Seven ways to re­claim your taste for nu­tri­tious foods

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Living Now - - In­ner Health Fea­ture -

Pump up your self­care skills.

Look for other things you can do that are just as, if not more than, ef­fec­tive at giv­ing you the com­fort or high you seek. Cul­ti­vate other av­enues of plea­sure be­sides food, with­out nec­es­sar­ily cut­ting food out as an av­enue al­to­gether. Friends, sports, con­certs, mu­se­ums, out­ings, na­ture, vol­un­teer­ing, and fam­ily all count.

Ex­plore al­ter­na­tives that pro­vide taste you love.

Adore sugar? Try a nearly-too-ripe peach, ap­ples dipped in honey, hot ca­cao sweet­ened with ste­via, or use spices such as cin­na­mon and nut­meg in foods. For a savoury fix, try miso, seaweed, ume­boshi plums, mush­room stock, and spices with bite: black pep­per, dill, basil, onion, gin­ger, co­rian­der, and cumin. Go for full fat or­ganic milk rather than skim milk full of anti-cak­ing agents and syn­thetic an­tiox­i­dants.

Eat mind­fully, es­pe­cially for those first few bites.

That way you can see if the food is de­liv­er­ing on its prom­ise. As you be­come more attentive, you may find the next few bites less and less re­ward­ing. This knowl­edge can help you tone down your crav­ings and bet­ter un­der­stand what your body re­ally feels like at any one time. And if that hap­pens to be a Snick­ers bar, you’ll prob­a­bly en­joy it more and need to eat less if you eat mind­fully.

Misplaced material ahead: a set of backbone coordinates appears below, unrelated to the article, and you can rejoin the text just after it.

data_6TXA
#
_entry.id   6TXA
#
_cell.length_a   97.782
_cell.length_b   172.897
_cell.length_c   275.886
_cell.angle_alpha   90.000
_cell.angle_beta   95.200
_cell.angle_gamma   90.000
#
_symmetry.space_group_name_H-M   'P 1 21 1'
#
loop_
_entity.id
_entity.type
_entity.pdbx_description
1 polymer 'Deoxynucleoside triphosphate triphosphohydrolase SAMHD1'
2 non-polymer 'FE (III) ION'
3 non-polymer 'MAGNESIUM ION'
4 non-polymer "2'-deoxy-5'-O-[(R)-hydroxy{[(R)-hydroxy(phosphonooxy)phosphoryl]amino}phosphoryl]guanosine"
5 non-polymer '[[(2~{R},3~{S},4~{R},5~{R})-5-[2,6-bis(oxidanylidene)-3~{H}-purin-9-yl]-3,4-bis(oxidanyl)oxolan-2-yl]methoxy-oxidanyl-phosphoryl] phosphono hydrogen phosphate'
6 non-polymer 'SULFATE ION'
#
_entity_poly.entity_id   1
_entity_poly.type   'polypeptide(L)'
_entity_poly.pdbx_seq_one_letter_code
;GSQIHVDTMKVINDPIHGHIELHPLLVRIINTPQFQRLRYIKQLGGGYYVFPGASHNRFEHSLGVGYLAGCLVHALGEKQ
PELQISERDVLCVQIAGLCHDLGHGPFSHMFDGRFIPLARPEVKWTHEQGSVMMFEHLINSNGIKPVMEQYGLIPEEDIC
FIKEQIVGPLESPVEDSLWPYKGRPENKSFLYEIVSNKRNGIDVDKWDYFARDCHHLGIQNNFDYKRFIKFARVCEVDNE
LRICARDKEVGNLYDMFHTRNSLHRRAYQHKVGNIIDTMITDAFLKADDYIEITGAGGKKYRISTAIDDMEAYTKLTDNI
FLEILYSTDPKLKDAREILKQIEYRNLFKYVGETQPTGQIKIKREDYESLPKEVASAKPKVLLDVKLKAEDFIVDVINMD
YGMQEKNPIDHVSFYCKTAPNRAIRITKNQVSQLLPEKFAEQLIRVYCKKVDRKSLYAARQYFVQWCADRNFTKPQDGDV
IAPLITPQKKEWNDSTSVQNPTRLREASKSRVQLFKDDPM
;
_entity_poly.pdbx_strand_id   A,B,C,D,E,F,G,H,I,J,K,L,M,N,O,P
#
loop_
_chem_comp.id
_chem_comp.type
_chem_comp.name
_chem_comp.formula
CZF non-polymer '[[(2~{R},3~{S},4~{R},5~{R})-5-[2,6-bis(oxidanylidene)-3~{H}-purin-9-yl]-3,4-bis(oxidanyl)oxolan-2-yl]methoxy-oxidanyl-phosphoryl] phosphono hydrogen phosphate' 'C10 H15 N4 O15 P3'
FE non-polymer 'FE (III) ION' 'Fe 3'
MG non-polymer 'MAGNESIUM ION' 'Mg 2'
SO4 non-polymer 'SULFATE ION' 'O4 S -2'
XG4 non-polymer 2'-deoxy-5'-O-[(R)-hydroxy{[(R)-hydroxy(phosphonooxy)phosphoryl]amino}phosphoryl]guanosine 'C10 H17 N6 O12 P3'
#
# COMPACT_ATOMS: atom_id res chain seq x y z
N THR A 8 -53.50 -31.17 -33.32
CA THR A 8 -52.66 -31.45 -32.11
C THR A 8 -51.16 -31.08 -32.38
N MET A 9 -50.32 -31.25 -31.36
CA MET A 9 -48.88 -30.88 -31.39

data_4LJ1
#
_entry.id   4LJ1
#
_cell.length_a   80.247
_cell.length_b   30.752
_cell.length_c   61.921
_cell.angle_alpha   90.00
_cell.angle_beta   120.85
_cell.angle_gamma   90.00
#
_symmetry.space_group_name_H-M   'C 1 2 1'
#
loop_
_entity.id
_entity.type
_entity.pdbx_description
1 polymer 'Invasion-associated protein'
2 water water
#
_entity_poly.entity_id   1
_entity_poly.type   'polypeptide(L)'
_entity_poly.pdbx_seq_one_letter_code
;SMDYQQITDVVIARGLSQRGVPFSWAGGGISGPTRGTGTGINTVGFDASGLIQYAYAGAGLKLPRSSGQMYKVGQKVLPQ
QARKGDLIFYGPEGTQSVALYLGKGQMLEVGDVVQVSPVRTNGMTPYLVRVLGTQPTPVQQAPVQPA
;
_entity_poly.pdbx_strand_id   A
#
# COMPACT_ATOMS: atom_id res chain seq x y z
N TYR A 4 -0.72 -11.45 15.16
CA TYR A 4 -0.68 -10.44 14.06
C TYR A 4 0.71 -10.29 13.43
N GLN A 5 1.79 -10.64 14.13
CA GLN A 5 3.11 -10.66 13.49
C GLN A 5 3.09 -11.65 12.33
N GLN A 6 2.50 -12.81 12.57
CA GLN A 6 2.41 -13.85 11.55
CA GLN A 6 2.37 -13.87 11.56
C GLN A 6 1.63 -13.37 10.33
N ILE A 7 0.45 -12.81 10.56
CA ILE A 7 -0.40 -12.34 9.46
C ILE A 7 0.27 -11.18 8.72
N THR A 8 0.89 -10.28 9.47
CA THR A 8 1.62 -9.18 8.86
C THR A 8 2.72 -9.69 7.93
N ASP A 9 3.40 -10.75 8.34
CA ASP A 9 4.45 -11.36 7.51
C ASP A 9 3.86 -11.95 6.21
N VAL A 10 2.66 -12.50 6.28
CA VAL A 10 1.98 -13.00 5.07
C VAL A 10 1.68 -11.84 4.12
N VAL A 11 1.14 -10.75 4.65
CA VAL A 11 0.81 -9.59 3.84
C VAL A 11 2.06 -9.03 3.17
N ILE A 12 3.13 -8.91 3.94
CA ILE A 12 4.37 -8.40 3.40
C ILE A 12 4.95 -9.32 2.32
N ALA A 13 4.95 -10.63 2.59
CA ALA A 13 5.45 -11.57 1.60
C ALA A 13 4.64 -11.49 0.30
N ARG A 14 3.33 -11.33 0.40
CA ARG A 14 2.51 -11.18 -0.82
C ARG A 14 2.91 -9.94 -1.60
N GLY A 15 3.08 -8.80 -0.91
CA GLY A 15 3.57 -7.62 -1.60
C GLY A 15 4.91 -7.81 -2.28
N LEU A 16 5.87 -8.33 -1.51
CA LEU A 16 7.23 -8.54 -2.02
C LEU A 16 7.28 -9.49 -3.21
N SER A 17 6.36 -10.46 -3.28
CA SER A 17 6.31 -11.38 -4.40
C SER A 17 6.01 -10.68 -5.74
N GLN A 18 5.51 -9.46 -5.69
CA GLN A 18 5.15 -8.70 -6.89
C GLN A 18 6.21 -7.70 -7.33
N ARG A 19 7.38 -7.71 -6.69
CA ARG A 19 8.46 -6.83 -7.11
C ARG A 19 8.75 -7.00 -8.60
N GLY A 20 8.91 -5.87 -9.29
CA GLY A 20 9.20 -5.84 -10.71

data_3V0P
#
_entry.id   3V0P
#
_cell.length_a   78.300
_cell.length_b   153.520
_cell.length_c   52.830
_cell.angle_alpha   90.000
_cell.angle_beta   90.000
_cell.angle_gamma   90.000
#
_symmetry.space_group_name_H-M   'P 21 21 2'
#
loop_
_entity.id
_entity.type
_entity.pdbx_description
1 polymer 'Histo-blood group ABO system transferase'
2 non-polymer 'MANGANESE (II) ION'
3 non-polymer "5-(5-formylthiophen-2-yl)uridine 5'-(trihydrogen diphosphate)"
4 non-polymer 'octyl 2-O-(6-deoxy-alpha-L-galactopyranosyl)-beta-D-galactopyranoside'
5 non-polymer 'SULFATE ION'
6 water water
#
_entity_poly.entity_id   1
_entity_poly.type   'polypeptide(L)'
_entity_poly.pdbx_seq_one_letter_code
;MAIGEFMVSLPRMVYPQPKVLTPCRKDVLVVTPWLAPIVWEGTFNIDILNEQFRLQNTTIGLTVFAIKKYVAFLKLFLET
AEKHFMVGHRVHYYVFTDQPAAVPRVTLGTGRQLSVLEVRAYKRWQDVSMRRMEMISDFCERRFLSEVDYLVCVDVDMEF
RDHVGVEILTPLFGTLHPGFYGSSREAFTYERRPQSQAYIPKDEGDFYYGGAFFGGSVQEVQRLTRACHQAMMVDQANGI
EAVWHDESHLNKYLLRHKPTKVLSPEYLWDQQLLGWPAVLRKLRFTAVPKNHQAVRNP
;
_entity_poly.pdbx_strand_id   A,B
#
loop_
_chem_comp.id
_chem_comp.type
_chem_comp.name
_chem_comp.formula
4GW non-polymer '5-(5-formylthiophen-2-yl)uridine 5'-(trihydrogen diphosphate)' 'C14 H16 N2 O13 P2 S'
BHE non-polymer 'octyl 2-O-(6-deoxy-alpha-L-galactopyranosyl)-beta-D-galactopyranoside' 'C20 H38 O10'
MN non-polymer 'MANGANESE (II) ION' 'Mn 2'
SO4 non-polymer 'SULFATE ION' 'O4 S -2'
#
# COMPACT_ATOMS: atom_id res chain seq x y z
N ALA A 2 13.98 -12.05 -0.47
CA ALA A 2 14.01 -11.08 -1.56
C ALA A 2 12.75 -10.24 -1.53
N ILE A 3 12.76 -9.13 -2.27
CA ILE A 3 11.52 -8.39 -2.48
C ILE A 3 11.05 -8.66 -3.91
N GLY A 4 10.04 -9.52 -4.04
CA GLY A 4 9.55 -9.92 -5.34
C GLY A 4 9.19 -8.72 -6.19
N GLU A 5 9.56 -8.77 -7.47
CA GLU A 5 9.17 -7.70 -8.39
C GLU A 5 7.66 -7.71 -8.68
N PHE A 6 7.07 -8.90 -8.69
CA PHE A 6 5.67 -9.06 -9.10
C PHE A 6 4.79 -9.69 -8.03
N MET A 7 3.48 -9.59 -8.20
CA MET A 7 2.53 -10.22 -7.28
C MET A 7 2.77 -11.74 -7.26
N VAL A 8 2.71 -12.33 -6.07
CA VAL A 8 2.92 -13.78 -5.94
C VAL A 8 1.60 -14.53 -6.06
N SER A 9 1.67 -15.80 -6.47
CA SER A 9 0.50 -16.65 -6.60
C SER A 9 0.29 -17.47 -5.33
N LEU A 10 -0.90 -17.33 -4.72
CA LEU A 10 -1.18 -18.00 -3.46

Pay at­ten­tion to the whole ex­pe­ri­ence of food rather than fo­cussing on the in-the-mo­ment plea­sure of taste alone. Whether you’re at a fam­ily brunch or a movie out­ing, take no­tice of the scenery, sounds, smells, com­pany and am­bi­ence. Eat with all your senses, not just your tongue.

Check for de­fi­cien­cies.

A blood test may re­veal that you’re low in pro­tein, Vi­ta­min B12, choles­terol, or iron. Chromium sup­ple­men­ta­tion is of­ten in­di­cated in se­vere sugar crav­ings. Hor­monal or neu­ro­trans­mit­ter im­bal­ances can ex­plain sugar crav­ings. See your health pro­fes­sional if you sus­pect a nu­tri­tional de­fi­ciency or im­bal­ance.

5Peo­ple who are very fa­mil­iar with food-pro­duc­ing an­i­mal sys­tems of­ten eat less meat and en­joy plant foods more as their knowl­edge in­creases their so­cial and en­vi­ron­men­tal con­scious­ness. Good for the planet, good for you!

A help­ful over­all goal may be to re-ed­u­cate your palate to ap­pre­ci­ate a wider range of flavour sen­sa­tions and tone down the crav­ings that may be caus­ing you harm.

Fi­nally, keep in mind that the best ap­proach to­ward eat­ing is not one of de­nial and re­stric­tion.

The best ap­proach is one that cul­ti­vates plea­sures and honours food and the act of nour­ish­ing your­self. By be­com­ing more attentive to and re­spect­ful of your food and the eat­ing process, you will be drawn to more whole­some choices, learn to bet­ter ap­pre­ci­ate the flavour­ful nu­ances of nu­tri­tious foods, and be able to bet­ter hear your body’s sig­nals of hunger and full­ness … all of which, in turn, help you to main­tain the health­i­est, most sus­tain­able, and most com­fort­able weight for you. n

Casey Con­roy is an Ac­cred­ited Prac­tis­ing Di­eti­tian, nutri­tion­ist, yoga and Acroyoga teacher, and natur­opath-in-train­ing who loves av­o­ca­dos and schisan­dra berries in her green smooth­ies. She is the founder of Funky For­est Health & Well­be­ing on the Gold Coast, and ad­vo­cates a prac­ti­cal, fun, and plea­sur­able ap­proach to nutri­tion.

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